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#2 akoff

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Posted 26 April 2012 - 02:36 AM

he is a train wreck...it is sad what pills do to people. i know a guy who has this problem, he should be dead but somehow he is not. his family and society would be better off...sadly i think he might be as well. He has gone into OD several times, he was found passed out in his car in North Philly (think, gangs, whores and murder and you have north philly, it is also know as the badlands) foaming from the mouth, he had been on the hunt for more drugs - it is all bad. my opinion is small labor camps where the activities are controled and the day consists of hard physical work, where 100 percent of your time and activies are monitored may be the only thing to break the habit....i don't say this because i want him dead or because i like the idea of chain gangs but the total lack of control, the cost of money and pain to the family, the fact that he has 2 kids when he never should have been reproducing...what chance to do his kids have? he has been in and out of several rehab programs over the last few years with zero good results. knowing the family as i do they are good people but liberal democrats (not as liberal that the yahoos on here but still way left of reasonable) somehow they don't believe it is his fault but that he fell through the cracks of the system...crazy but out of respect for them i never bother to tell them they are wrong.
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#3 Pot Odds RAC

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Posted 26 April 2012 - 03:45 AM

Both.He has a drug (perhaps "medical") problem that turned into a legal problem. I know a little about addiction and certainly have some empathy for the addict, but ultimately both problems and their resulting consequences are his responsibility.

#4 LongLiveYorke

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Posted 26 April 2012 - 04:50 AM

It has to be a combination of both. I think the issue is with prisons being a one-size-fits-all situation, which leads to criminals living with worse criminals and no one getting any kind of rehabilitation. I'm not sure how to elaborate because it's not an easy issue, but medical attention and therapy should be part of his treatment.But I'm guessing that when he received probation in the past over prison, he probably had to get therapy, no? It seems that he's gone through a lot of his chances for leniency.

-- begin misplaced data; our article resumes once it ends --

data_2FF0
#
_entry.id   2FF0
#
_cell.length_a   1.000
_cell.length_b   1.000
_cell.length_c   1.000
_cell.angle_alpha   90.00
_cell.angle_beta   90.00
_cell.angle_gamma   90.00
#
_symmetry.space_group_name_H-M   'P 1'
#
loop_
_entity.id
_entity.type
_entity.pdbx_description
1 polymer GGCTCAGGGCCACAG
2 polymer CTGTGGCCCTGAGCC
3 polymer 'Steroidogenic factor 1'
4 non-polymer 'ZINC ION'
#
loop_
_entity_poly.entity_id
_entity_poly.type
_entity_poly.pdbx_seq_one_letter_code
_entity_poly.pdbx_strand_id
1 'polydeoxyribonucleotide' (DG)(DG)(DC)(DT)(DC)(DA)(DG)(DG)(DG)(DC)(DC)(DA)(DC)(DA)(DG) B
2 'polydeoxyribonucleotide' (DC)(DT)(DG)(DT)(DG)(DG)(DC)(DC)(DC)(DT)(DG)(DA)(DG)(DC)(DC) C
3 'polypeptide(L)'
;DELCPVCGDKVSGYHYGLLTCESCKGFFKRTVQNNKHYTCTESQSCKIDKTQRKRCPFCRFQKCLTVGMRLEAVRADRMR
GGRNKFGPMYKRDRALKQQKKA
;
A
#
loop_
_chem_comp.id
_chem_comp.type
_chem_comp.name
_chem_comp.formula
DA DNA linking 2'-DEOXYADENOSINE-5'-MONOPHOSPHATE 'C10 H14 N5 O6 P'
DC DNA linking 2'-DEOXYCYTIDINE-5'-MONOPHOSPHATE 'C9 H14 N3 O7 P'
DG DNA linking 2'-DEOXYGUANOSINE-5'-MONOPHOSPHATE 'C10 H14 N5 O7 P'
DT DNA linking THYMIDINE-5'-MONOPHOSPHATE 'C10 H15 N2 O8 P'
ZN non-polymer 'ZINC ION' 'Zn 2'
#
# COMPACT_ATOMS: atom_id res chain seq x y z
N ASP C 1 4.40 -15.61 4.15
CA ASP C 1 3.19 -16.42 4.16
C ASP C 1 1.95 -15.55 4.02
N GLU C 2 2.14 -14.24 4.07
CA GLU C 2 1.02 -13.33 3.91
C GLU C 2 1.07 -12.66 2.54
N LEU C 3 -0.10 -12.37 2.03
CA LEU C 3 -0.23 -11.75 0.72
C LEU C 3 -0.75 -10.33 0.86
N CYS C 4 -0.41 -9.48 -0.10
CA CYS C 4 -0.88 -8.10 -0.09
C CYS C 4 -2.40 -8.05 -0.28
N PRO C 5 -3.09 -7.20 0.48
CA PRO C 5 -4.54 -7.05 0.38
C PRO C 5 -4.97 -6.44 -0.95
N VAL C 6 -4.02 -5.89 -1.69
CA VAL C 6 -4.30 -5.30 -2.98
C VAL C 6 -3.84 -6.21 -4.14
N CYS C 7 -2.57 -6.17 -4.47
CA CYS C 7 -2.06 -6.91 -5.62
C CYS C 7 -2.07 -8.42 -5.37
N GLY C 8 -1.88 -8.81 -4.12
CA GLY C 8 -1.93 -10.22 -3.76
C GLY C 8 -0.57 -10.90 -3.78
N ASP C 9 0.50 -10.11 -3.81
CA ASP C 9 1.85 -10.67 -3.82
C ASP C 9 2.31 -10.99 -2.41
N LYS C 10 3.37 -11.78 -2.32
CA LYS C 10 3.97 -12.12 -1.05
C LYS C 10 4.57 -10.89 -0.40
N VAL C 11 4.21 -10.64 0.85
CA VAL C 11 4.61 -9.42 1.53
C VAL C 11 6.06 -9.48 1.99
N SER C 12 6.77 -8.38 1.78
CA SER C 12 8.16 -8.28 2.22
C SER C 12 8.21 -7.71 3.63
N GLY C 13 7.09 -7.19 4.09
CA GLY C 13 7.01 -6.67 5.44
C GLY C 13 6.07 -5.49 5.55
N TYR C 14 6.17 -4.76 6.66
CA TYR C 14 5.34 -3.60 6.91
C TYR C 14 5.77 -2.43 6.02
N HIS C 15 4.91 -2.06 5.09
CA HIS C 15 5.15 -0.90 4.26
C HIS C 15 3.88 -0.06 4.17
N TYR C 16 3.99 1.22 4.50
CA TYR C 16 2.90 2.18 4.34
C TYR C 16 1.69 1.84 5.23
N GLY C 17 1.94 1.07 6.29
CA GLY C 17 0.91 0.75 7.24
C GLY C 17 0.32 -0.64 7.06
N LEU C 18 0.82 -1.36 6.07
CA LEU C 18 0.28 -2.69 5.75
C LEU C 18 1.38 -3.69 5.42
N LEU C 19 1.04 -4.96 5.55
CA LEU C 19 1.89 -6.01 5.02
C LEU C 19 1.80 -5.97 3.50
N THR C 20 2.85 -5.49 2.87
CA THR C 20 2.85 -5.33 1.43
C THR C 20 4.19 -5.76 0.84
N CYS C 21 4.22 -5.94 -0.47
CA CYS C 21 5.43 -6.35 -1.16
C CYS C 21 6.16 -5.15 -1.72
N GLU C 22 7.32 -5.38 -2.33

#5 mrdannyg

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Posted 26 April 2012 - 05:11 AM

At this stage, I don't think you can not include some jail time. I'm very happy when I see an obvious drug-related crime receive probation only, assuming there are conditions requiring therapy and rehab. Then again, I'm realizing as I type this I don't know how this works in the US, where I presume many addicts don't have health insurance (or invalidate it with their addiction), so not sure who is paying for medical treatment.Other countries deal with addicts via the medical system, though not typically in a way exclusive from the prison system if we're also talking about multiple felonies.
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#6 iZuma

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Posted 26 April 2012 - 05:19 AM